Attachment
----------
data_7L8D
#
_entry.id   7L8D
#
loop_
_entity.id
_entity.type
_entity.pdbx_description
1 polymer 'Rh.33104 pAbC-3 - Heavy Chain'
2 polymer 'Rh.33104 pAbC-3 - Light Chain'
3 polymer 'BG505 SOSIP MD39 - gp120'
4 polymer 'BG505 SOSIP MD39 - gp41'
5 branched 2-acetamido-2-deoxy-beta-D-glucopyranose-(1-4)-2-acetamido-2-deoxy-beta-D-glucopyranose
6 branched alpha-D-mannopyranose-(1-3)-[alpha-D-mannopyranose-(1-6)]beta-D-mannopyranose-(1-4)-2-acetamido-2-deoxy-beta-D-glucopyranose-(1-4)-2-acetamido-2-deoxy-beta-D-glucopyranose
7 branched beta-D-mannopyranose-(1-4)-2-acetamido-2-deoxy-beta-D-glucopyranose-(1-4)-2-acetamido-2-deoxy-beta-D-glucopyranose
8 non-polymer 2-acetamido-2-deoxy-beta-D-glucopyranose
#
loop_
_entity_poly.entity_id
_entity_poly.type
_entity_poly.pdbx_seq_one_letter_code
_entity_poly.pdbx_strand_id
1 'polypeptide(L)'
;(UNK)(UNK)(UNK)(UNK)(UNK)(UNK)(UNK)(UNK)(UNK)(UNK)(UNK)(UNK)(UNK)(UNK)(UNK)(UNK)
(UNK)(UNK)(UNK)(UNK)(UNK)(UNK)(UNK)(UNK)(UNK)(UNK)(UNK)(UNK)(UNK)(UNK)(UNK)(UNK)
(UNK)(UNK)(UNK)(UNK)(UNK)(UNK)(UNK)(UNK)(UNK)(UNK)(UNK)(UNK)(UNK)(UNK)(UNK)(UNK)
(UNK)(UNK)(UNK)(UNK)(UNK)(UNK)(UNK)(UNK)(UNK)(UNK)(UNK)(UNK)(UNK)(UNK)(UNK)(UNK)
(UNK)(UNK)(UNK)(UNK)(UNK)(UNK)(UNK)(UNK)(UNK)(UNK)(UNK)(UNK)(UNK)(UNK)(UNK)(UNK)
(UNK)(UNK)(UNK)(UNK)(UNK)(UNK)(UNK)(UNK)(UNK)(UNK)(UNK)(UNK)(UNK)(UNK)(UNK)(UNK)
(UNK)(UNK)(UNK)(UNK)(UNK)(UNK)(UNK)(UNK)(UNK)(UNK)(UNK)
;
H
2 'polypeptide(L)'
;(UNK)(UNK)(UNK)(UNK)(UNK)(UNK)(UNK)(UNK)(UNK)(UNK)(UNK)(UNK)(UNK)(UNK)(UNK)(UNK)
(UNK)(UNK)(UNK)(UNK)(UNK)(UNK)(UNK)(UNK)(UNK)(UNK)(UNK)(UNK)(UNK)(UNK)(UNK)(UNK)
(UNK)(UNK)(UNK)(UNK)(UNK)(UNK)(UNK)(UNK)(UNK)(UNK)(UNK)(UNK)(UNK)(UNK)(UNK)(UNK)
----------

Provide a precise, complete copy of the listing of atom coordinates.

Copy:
data_7L8D
#
_entry.id   7L8D
#
loop_
_entity.id
_entity.type
_entity.pdbx_description
1 polymer 'Rh.33104 pAbC-3 - Heavy Chain'
2 polymer 'Rh.33104 pAbC-3 - Light Chain'
3 polymer 'BG505 SOSIP MD39 - gp120'
4 polymer 'BG505 SOSIP MD39 - gp41'
5 branched 2-acetamido-2-deoxy-beta-D-glucopyranose-(1-4)-2-acetamido-2-deoxy-beta-D-glucopyranose
6 branched alpha-D-mannopyranose-(1-3)-[alpha-D-mannopyranose-(1-6)]beta-D-mannopyranose-(1-4)-2-acetamido-2-deoxy-beta-D-glucopyranose-(1-4)-2-acetamido-2-deoxy-beta-D-glucopyranose
7 branched beta-D-mannopyranose-(1-4)-2-acetamido-2-deoxy-beta-D-glucopyranose-(1-4)-2-acetamido-2-deoxy-beta-D-glucopyranose
8 non-polymer 2-acetamido-2-deoxy-beta-D-glucopyranose
#
loop_
_entity_poly.entity_id
_entity_poly.type
_entity_poly.pdbx_seq_one_letter_code
_entity_poly.pdbx_strand_id
1 'polypeptide(L)'
;(UNK)(UNK)(UNK)(UNK)(UNK)(UNK)(UNK)(UNK)(UNK)(UNK)(UNK)(UNK)(UNK)(UNK)(UNK)(UNK)
(UNK)(UNK)(UNK)(UNK)(UNK)(UNK)(UNK)(UNK)(UNK)(UNK)(UNK)(UNK)(UNK)(UNK)(UNK)(UNK)
(UNK)(UNK)(UNK)(UNK)(UNK)(UNK)(UNK)(UNK)(UNK)(UNK)(UNK)(UNK)(UNK)(UNK)(UNK)(UNK)
(UNK)(UNK)(UNK)(UNK)(UNK)(UNK)(UNK)(UNK)(UNK)(UNK)(UNK)(UNK)(UNK)(UNK)(UNK)(UNK)
(UNK)(UNK)(UNK)(UNK)(UNK)(UNK)(UNK)(UNK)(UNK)(UNK)(UNK)(UNK)(UNK)(UNK)(UNK)(UNK)
(UNK)(UNK)(UNK)(UNK)(UNK)(UNK)(UNK)(UNK)(UNK)(UNK)(UNK)(UNK)(UNK)(UNK)(UNK)(UNK)
(UNK)(UNK)(UNK)(UNK)(UNK)(UNK)(UNK)(UNK)(UNK)(UNK)(UNK)
;
H
2 'polypeptide(L)'
;(UNK)(UNK)(UNK)(UNK)(UNK)(UNK)(UNK)(UNK)(UNK)(UNK)(UNK)(UNK)(UNK)(UNK)(UNK)(UNK)
(UNK)(UNK)(UNK)(UNK)(UNK)(UNK)(UNK)(UNK)(UNK)(UNK)(UNK)(UNK)(UNK)(UNK)(UNK)(UNK)
(UNK)(UNK)(UNK)(UNK)(UNK)(UNK)(UNK)(UNK)(UNK)(UNK)(UNK)(UNK)(UNK)(UNK)(UNK)(UNK)